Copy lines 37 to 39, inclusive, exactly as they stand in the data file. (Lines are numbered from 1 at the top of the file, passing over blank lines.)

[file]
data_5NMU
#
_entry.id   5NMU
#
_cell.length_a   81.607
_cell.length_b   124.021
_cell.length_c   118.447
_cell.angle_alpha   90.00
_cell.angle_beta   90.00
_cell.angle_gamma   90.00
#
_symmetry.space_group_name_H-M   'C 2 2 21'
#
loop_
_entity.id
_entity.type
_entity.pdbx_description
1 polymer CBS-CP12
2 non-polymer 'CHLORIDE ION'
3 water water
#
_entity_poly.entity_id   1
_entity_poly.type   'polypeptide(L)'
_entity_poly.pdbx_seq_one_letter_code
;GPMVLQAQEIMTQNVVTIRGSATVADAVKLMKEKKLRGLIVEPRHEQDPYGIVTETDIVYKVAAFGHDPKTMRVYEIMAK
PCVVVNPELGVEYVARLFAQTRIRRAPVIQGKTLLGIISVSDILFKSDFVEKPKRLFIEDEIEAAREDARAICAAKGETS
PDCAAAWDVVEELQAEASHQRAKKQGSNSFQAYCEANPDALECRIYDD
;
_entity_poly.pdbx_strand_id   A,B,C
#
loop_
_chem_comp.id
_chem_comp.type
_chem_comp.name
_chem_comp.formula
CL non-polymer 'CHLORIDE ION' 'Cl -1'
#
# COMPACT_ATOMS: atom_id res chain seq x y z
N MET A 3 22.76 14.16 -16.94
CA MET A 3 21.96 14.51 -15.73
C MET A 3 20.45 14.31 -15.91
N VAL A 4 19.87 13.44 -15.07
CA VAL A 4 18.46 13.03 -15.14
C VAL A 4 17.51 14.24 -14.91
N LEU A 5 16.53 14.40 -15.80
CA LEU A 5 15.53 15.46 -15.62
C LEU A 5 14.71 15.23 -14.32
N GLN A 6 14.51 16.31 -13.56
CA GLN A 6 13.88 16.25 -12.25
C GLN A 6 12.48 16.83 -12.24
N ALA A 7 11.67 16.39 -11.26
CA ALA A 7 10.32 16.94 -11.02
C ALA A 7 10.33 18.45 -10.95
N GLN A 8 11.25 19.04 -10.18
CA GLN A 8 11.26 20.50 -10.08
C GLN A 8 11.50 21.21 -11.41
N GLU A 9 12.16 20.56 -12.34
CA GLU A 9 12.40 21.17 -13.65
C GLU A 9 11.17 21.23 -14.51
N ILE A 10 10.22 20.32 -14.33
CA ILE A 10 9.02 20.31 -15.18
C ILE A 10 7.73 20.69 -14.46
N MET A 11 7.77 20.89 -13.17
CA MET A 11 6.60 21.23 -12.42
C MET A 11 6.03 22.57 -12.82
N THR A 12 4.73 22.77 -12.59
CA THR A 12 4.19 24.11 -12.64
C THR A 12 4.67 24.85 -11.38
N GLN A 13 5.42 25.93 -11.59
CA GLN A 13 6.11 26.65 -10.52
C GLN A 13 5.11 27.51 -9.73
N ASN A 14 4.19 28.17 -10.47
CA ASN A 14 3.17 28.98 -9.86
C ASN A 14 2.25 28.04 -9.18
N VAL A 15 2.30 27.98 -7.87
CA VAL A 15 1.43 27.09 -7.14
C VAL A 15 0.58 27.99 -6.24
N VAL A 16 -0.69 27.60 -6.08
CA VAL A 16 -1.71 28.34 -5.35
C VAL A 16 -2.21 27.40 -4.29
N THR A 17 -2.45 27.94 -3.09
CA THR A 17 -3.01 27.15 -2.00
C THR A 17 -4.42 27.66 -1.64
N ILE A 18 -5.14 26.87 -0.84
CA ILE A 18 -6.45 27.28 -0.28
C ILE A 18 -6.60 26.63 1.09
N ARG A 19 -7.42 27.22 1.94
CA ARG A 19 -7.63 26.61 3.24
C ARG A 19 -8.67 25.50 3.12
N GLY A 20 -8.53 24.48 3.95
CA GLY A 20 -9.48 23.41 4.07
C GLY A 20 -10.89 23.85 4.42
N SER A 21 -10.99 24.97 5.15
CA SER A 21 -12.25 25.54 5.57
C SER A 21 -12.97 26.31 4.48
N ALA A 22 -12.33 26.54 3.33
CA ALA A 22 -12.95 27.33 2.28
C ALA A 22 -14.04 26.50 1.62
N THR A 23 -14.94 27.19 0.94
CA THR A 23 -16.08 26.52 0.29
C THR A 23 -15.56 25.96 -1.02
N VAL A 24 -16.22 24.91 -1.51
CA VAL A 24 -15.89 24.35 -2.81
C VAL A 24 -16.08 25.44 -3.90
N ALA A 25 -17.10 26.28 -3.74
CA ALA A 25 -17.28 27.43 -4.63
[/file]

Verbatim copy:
#
# COMPACT_ATOMS: atom_id res chain seq x y z
N MET A 3 22.76 14.16 -16.94